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Interesting one, from a practical point of view I would be VERY surprised if anyone pulled you up on it, if for no other reason than the complexity of working out the correct answer.

I can't.
 

island

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In my opinion this is valid. Your daughter does not need a ticket for any of the journey, and your combination of tickets is a valid combination (Railcard aside). As you have purchased a CHFAM ticket you meet the minimum group size for the F&F Railcard.

I was about to post that your daughter could be charged an SOS from RDG-SWI, but then realised how silly that was.
 

bb21

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In my opinion this is valid. Your daughter does not need a ticket for any of the journey, and your combination of tickets is a valid combination (Railcard aside). As you have purchased a CHFAM ticket you meet the minimum group size for the F&F Railcard.

I was about to post that your daughter could be charged an SOS from RDG-SWI, but then realised how silly that was.
I think you are right.

I'm afraid that this one might come down to the principle that "if the rules do not say that it cannot be done, then it can".
 

LexyBoy

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Thanks for the thoughts. I'm not so sure myself- my gut feeling is that it may not be valid but can't think of a convincing reason why not. In any case, it's likely to remain an academic question as the trains we'd use all do call at Didcot. Plus it's cheaper to split again at Swindon so the saving on the DID-SWI ticket is only pennies against buying an undiscounted ticket for me alone.
I was about to post that your daughter could be charged an SOS from RDG-SWI, but then realised how silly that was.
I'd be more worried that *I* would be, though it's unlikely!

 

34D

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Wow, what a good question.

I suppose we're asking "are all newborn babies granted a free 5 year all line season ticket?

I'd be tempted to put the scenario to FGW and see if they'll reply either way.
 

b0b

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I suppose we're asking "are all newborn babies granted a free 5 year all line season ticket?
I don't think thats right, they're only granted what their accompanied adult has in terms of a ticket.
 

John @ home

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are all newborn babies granted a free 5 year all line season ticket?
I don't think thats right, they're only granted what their accompanied adult has in terms of a ticket.
Condition 5 of the National Rail Conditions of Carriage makes it clear that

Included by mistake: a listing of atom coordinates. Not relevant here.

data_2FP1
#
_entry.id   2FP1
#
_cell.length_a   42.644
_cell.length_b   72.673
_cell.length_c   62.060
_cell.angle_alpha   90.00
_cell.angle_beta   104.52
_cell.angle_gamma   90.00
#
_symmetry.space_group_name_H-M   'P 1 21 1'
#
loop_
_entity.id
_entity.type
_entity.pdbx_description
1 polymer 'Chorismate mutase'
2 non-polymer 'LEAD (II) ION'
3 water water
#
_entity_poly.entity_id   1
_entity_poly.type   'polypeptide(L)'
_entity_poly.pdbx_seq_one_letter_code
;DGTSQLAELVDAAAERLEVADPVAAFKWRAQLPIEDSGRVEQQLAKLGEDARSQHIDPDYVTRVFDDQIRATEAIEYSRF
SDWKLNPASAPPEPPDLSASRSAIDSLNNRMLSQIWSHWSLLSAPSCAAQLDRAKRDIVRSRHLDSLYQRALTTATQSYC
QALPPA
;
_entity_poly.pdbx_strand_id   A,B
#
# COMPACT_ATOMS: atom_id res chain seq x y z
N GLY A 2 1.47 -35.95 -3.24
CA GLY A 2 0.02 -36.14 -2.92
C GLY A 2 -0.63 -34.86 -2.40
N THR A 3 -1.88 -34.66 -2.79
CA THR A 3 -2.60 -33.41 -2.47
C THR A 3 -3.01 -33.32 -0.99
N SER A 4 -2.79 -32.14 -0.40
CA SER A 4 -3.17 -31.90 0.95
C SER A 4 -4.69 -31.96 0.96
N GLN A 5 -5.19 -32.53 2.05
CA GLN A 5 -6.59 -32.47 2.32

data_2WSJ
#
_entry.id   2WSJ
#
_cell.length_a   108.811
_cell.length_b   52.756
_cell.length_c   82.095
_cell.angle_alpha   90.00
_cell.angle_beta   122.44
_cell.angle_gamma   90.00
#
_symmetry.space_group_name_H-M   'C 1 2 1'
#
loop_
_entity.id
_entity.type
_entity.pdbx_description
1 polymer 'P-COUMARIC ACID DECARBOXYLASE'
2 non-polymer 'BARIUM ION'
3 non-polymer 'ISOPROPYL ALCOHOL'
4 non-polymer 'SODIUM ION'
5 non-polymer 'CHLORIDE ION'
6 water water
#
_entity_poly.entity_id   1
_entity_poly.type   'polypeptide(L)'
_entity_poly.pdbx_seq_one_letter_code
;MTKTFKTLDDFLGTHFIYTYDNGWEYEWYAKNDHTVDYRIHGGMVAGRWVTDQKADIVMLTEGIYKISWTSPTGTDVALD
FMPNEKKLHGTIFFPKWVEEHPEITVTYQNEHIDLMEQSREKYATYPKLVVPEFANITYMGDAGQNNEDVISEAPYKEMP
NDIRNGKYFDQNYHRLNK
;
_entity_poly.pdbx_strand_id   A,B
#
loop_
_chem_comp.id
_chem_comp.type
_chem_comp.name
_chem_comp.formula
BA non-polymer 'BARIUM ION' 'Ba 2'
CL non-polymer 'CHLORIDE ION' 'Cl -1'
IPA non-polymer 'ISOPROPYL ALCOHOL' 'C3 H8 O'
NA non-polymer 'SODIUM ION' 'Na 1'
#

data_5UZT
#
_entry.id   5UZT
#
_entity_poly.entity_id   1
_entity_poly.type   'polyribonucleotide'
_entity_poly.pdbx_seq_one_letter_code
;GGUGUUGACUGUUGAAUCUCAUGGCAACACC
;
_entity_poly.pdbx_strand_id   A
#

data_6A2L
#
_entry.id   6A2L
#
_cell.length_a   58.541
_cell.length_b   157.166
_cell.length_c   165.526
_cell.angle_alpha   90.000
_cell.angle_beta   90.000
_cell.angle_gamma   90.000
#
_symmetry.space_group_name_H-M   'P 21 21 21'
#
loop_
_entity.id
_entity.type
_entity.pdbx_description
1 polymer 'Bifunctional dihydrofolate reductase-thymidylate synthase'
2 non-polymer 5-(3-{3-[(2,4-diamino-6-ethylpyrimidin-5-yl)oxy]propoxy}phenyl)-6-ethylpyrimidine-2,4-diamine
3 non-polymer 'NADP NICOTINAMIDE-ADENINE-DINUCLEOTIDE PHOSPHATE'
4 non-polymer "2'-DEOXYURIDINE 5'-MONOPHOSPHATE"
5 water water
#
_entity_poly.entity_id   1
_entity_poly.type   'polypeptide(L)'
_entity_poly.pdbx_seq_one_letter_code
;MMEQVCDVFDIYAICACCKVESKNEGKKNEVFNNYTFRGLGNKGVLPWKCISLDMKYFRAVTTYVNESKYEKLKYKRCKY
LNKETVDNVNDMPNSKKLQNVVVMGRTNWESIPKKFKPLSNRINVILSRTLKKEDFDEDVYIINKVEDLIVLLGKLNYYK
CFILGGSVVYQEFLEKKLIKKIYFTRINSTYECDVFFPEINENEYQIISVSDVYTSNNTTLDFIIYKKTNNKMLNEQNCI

Up to two children under five years of age may travel free of charge with a passenger holding a ticket or other authority to travel.
But I can find nothing in the contract which states that the "passenger" must be an adult.
 

kieron

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I don't think thats right, they're only granted what their accompanied adult has in terms of a ticket.
I suppose the distinction between that and having an All Line Rover lies in what a guard or RPI can do if an accompanied child under five attempts to travel without a valid ticket. Are there any regulations which can be enforced against anyone in this situation, when the child is responsible for neither her actions nor any debts she accrues?
 

kieron

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Shall I send my toddler on a train on his own, and see what happens?
I'm thinking of the situation where an adult and a toddler travel together without a valid ticket between them. The adult could be penalised for his or her own actions, but I don't know if any action can be taken with regard to the toddler's.
 

tony_mac

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It's my opinion that the child does not hold a valid ticket between Didcot and Swindon on a train that has not stopped at Didcot. And so, if the child's ticket is not valid, the adult ticket cannot be used on its own for this portion of the journey.

I imagine that most train managers would scratch their head, then probably decide they might as well accept it.
 
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snail

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I kind of agree with that but would phrase it differently - the child doesn't need a ticket for any part of the journey if travelling with an adult holding a valid ticket. Here, the valid adult ticket is dependent on having a child accompanying them on the discounted portion of the trip, i.e. from Didcot. The adult journey is ok, for the reasons previously stated, but I don't think it is legitimate to commence the child journey unless the train stops at the originating station.

I concur though that in practice it's probably too complicated for a train manager to bother with.